Radiation Physics

PV QA 3 - Poster Viewing Q&A 3

TU_11_3221 - Evaluating the Use of Combined Gamma Knife/Linac Stereotactic Radiosurgery (SRS) Treatments in Patients with 10 or More Brain Metastases

Tuesday, October 23
1:00 PM - 2:30 PM
Location: Innovation Hub, Exhibit Hall 3

Evaluating the Use of Combined Gamma Knife/Linac Stereotactic Radiosurgery (SRS) Treatments in Patients with 10 or More Brain Metastases
Y. Valenciaga1, J. Chang2, and M. Schulder1; 1Northwell Health, Lake Success, NY, 2Department of Physics and Astronomy, Hofstra University, Hempstead, NY

Purpose/Objective(s): Traditionally, patients with multiple brain metastases were treated with whole-brain-radiotherapy. With the introduction of stereotactic radiosurgery (SRS), it is possible to treat individual metastasis while sparing the healthy brain tissues using Gamma Knife (GK) or linear accelerator (Linac). However, treatment of multiple metastases with GK might take hours as each target is separately treated. The treatment time could increase precipitately for big targets and some patients do not tolerate it. Linac treatments can treat multiple targets simultaneously with a much less time but the normal tissue toxicity, e.g., brain volume receiving at least 12 Gy (or V12Gy), is a concern. The purpose of this study is to evaluate the use of combined GK/Linac SRS treatments in patients with 10 or more brain metastases.

Materials/Methods: The criteria for this retrospective study are: 1) patients who had at least 10 brain metastases, 2) previously treated with GK, and 3) had CT scans of the head prior to the GK treatment (necessary for the Linac plan). Three treatment plans were performed for each case: a GK plan to treat all metastases, a Linac plan to treat all metastases, and a combined GK/Linac plan where lesions larger than 1 cc were planned for Linac while the rest planned for GK. Plans were performed with a prescription dose of 18 Gy and the goal of achieving a target volume coverage of V100%≥95% for each target. Additional constraint for organs at risk were included during planning. The plans were compared in terms of target coverage and normal tissue sparing.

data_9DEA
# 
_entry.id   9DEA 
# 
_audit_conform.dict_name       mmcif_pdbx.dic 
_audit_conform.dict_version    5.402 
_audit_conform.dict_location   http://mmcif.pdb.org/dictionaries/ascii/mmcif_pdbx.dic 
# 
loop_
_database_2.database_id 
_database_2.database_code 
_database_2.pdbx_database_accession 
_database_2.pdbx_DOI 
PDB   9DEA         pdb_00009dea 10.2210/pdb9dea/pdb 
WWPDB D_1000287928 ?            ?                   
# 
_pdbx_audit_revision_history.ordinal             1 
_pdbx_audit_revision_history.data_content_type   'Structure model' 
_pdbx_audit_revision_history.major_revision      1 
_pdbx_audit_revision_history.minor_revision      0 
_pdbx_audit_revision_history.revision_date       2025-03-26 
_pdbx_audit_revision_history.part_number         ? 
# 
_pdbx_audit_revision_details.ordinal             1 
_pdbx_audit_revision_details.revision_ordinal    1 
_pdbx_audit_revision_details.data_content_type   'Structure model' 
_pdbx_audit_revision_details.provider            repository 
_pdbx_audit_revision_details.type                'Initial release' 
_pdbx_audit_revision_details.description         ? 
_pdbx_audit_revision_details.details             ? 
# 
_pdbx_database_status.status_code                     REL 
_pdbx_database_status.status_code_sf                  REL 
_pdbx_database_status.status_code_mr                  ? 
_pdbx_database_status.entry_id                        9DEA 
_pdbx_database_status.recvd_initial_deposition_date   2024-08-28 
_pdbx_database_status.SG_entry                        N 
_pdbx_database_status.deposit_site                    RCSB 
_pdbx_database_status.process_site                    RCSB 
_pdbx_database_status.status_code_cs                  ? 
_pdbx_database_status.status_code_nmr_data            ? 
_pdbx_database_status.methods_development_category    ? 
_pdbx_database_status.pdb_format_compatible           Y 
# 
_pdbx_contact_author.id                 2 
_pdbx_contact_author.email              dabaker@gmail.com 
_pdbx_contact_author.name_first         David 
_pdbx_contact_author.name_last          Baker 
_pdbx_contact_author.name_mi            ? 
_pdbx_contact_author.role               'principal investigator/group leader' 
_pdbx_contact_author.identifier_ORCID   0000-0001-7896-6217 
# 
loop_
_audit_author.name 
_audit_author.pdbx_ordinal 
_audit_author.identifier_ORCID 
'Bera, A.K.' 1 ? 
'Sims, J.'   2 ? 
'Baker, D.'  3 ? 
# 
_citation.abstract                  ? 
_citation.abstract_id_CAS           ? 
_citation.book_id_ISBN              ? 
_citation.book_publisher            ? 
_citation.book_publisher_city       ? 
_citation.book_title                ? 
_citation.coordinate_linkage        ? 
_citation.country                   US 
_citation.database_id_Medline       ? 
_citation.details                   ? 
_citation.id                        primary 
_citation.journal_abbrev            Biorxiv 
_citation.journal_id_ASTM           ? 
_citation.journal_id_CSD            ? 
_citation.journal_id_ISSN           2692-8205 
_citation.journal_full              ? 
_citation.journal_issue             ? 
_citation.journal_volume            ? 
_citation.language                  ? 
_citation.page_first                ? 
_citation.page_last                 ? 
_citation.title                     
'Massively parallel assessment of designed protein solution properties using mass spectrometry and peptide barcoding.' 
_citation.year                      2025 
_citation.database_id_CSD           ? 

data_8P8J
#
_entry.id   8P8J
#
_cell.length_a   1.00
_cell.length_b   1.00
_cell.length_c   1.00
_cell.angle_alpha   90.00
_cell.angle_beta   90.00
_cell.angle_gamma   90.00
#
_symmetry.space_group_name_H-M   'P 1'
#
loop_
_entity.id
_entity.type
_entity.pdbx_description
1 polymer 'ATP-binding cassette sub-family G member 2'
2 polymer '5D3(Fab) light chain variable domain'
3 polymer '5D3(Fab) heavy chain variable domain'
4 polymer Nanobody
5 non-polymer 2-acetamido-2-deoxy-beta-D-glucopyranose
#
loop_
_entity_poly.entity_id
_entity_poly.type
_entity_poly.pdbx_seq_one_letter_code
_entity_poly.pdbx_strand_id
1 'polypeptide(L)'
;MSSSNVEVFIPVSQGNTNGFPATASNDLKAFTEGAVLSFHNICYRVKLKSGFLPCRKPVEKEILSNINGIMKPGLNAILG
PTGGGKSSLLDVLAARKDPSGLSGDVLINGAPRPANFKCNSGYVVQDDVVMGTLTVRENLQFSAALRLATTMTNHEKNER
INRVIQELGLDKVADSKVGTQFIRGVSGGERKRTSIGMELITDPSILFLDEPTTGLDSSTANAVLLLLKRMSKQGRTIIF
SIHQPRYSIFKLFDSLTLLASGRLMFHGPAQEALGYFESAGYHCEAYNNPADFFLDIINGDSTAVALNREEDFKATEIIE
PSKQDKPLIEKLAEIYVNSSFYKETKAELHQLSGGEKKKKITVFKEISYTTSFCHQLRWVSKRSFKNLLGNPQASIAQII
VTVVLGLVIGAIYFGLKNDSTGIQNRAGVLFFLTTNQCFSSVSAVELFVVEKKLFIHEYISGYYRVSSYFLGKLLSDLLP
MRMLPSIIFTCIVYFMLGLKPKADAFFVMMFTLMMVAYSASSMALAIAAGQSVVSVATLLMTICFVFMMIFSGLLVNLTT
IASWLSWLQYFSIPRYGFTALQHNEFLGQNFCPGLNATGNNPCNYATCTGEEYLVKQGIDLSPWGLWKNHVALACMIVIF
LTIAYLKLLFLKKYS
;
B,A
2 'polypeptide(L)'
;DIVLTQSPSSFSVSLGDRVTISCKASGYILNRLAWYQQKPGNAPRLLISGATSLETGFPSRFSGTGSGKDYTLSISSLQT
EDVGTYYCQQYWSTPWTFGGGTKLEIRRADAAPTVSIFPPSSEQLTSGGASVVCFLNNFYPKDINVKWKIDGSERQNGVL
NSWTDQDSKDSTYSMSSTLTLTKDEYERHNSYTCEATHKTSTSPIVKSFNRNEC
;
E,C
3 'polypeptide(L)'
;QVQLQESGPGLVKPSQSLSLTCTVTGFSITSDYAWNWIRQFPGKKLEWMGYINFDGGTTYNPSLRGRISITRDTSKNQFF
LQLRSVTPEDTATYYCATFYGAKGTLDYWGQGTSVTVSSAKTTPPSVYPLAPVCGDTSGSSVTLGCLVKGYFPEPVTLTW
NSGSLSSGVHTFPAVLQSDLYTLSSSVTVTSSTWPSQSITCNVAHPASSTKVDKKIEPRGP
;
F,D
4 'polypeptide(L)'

Results: Data from one patient has been analyzed. This case had 23 brain metastases, where 9 metastases had a volume of at least 1 cc. The total volume of the targets was 42.3 cc (0.01 to 11.4 cc). Considering the whole brain minus targets, the Gradient Index (GI), calculated as V50%/V100%, had the highest value for the Linac plan, followed by the combined plan. The V12Gy had the lowest value in the combined plan, followed by the Linac plan. The Conformality Index (CI) calculated as V100% of whole brain/ Volume of total targets, had the lowest value for the Linac plan, followed by the GK plan and the combined plan respectively. The total beam on time (BOT) was 10.5 min, 552 min, and 245.8 min for the Linac, GK and combined plan, respectively. The V12Gy and BOT of the GK plan was dominated by the large targets. This could be improved by adding blocking at the expense of an increased treatment time. As it is, the BOT of GK plan was 552 min, which could be considered unreasonable for a single fraction treatment.

Conclusion: This work shows preliminary results on using combined GK/Linac SRS treatments in patients with 10 or more brain metastases. In the case analyzed here the combined GK/Linac plan resulted in the most competitive plan in terms of V12Gy while keeping a feasible BOT. Future work includes performing and analyzing plans for at least nine more patients.

Author Disclosure: Y. Valenciaga: None. J. Chang: None. M. Schulder: None.

Send Email for Yanisley Valenciaga


Assets

TU_11_3221 - Evaluating the Use of Combined Gamma Knife/Linac Stereotactic Radiosurgery (SRS) Treatments in Patients with 10 or More Brain Metastases



Attendees who have favorited this

Please enter your access key

The asset you are trying to access is locked. Please enter your access key to unlock.

Send Email for Evaluating the Use of Combined Gamma Knife/Linac Stereotactic Radiosurgery (SRS) Treatments in Patients with 10 or More Brain Metastases